Case scenario: Nora
Comprehensive risk assessment should lead to effective risk management. Look at the boxes below: supporting a domestic violence victim sometimes requires help from several different agencies. All the agencies have their own role in supporting the victim. It is important to take legal actions and to support Nora’s well-being, in addition to her relationship with her mother and sisters. Nora needs support from her family members to be able to leave an abusive relationship.
Why we need a strong co-operation network?
Effective multi-sectoral and multi-agency interventions require that all policy sectors and actors are engaged and accountable, namely law enforcement, the judiciary, health, social welfare and child services, employment, education, and general and specialised services for victims. Extensive research and evaluation of existing co-ordinated interventions also demonstrate the importance of involving – in addition to sectoral stakeholders – autonomous victims’ rights advocates and other relevant NGOs working in the field of violence against women. Developing a shared understanding of violence against women, as well as improving information-sharing and risk assessment through the development of common standards, guidelines and protocols can greatly contribute toward the pooling of valuable resources and establishing systematic co-operation. Such tools are also instrumental in securing the active commitment of all stakeholders. (Krizsan & Pap 2016, 12.)
To do -list for the frontline responders
- Inform the victim about shelters and guide the victim to a shelter if needed
- Initiate child protection procedures if not yet done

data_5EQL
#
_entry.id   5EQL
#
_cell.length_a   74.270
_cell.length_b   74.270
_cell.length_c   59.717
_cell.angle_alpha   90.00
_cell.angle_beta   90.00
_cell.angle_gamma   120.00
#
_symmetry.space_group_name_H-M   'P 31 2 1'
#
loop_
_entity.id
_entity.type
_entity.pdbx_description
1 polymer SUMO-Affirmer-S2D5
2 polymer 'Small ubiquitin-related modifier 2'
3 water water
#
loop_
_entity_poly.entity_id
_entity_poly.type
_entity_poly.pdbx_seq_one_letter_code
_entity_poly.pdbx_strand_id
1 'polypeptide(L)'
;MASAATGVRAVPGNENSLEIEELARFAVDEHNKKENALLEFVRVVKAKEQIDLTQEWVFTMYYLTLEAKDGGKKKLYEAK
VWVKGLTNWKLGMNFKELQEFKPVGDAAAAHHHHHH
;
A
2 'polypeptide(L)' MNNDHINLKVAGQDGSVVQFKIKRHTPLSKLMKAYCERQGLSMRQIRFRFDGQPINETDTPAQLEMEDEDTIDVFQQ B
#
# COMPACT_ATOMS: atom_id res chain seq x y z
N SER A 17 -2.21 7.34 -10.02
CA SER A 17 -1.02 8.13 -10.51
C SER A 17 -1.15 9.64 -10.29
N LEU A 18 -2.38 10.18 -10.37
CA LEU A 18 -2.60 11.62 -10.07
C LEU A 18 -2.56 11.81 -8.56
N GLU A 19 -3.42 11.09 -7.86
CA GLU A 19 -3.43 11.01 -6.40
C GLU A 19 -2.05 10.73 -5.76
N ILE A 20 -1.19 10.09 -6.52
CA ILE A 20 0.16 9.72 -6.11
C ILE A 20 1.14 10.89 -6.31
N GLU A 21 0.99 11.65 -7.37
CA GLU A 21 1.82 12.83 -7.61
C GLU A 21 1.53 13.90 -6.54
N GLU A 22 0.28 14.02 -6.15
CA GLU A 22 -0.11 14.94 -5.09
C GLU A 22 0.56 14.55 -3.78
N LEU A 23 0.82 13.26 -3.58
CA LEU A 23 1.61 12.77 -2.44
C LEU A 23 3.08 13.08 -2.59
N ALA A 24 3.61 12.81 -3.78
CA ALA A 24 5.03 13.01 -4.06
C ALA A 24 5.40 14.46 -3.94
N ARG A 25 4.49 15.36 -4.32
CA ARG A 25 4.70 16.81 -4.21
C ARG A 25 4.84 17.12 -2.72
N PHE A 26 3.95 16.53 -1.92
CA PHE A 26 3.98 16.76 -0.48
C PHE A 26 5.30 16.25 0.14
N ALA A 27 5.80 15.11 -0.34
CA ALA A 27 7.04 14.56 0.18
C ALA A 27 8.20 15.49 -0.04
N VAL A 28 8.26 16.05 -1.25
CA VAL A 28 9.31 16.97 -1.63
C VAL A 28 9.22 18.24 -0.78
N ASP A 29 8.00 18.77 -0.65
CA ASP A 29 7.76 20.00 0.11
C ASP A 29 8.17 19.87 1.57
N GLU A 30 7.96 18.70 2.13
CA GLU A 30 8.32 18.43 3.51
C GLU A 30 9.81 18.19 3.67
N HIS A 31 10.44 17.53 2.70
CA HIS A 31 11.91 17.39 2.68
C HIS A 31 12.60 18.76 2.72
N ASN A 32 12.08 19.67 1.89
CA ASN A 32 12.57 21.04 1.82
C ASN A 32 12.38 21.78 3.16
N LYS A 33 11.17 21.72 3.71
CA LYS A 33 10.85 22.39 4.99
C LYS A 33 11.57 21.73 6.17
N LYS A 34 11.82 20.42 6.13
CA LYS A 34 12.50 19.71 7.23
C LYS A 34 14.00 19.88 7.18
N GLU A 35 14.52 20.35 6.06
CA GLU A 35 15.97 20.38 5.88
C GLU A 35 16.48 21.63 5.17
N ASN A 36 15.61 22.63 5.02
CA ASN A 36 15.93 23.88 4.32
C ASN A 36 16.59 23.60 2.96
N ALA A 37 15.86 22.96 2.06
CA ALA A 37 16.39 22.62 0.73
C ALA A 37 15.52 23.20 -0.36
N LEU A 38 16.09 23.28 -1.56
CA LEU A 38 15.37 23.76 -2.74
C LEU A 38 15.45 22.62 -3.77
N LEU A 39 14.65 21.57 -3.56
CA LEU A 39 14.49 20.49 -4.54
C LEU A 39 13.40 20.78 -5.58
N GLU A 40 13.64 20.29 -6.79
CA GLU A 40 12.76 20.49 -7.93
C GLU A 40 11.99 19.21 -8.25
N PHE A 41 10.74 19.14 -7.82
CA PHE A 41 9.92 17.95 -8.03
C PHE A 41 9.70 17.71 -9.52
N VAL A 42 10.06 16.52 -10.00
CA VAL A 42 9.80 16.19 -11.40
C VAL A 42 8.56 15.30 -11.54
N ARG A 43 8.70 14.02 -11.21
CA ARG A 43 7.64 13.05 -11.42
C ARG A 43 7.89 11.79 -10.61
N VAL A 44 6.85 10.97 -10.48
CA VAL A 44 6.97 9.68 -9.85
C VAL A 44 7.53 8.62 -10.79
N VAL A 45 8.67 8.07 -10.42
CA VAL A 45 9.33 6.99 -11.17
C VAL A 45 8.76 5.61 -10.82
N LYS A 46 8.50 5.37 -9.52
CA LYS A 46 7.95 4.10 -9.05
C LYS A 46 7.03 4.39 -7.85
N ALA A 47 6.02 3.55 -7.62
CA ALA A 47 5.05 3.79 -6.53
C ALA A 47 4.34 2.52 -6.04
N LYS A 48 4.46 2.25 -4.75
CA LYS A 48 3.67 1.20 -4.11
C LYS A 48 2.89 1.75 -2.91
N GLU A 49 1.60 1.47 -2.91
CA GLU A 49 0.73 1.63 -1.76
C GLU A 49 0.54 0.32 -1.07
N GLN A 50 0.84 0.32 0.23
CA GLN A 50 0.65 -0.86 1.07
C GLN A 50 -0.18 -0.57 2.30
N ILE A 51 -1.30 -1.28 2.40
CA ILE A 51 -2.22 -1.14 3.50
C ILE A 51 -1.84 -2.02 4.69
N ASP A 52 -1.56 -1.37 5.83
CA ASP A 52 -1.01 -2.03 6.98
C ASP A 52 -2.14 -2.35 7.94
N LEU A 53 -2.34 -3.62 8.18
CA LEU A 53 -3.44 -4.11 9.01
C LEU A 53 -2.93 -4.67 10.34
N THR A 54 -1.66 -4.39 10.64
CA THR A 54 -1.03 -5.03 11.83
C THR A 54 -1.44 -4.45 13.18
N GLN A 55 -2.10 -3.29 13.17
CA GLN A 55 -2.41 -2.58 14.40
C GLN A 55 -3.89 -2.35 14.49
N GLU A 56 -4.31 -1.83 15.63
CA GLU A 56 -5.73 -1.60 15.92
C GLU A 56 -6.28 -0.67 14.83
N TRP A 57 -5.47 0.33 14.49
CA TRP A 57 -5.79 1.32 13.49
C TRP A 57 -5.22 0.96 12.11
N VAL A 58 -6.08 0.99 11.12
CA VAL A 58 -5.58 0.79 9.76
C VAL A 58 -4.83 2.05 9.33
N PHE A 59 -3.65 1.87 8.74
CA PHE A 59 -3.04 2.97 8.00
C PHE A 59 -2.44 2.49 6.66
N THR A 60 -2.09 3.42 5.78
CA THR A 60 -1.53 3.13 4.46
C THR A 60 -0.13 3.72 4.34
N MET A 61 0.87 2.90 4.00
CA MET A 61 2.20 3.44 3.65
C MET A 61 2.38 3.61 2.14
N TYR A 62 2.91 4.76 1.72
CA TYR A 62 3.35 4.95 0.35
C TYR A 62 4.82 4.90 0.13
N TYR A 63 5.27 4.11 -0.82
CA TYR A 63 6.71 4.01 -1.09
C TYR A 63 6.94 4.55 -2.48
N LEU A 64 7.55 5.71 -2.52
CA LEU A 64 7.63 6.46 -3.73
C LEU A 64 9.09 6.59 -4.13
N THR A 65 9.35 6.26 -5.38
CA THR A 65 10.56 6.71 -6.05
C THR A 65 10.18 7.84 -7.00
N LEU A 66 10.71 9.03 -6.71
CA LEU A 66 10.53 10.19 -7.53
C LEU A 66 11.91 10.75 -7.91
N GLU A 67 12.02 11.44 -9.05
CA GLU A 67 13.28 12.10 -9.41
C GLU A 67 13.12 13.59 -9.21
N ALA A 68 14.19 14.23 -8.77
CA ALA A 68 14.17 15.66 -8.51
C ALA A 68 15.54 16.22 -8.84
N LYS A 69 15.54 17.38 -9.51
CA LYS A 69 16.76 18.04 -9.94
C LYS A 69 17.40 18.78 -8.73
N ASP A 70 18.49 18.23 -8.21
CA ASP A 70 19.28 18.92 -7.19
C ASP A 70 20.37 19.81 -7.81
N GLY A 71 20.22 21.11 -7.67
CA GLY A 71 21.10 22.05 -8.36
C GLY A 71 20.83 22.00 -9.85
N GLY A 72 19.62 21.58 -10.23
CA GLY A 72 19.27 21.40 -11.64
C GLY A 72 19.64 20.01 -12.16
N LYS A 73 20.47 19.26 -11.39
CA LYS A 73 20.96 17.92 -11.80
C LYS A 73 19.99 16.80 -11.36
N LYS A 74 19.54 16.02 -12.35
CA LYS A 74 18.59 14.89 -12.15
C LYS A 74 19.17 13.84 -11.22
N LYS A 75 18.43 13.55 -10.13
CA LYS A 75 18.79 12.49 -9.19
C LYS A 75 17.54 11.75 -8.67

- File a crime offence report if not yet done
- By the victim’s consent, contact the victim support services
- Document information produced by risk assessment and keep it confidential
- Inform the victim about a restraining order or issue a temporary restraining order
- Inform the victim of possible moments when the police is going to contact the perpetrator
- Inform the victim when the perpetrator will be released from custody*
- Create a safety plan for the victim
- In case of physical injuries, guide the victim to Health Care services to have them treated and documented
- Guide the victim to Social Services based on her/his needs for support
- Make sure all relevant NGOs are invited to participate in the risk assessment process
- Assist the victim in protecting her/his personal data
- Take into account the risks of digitally assisted stalking and cyberstalking and help the victim in protecting their digital devices
- Depending on the legislation, the police can also consider secret means of gathering intelligence prevent crimes or avoid danger
- Consider the benefits of a portable alarm system for the victim
- Assist the perpetrator in joining a perpetrator programme*
* = if this duty does not belong to an another agency
- If there is an immediate or even likely risk to the safety of the client or any children, consider contacting the police
- Initiate child protection procedures if not yet done
- Inform the victim about shelters and guide the victim to a shelter if needed
- Help the victim to solve financial problems
- Secure safe housing for the victim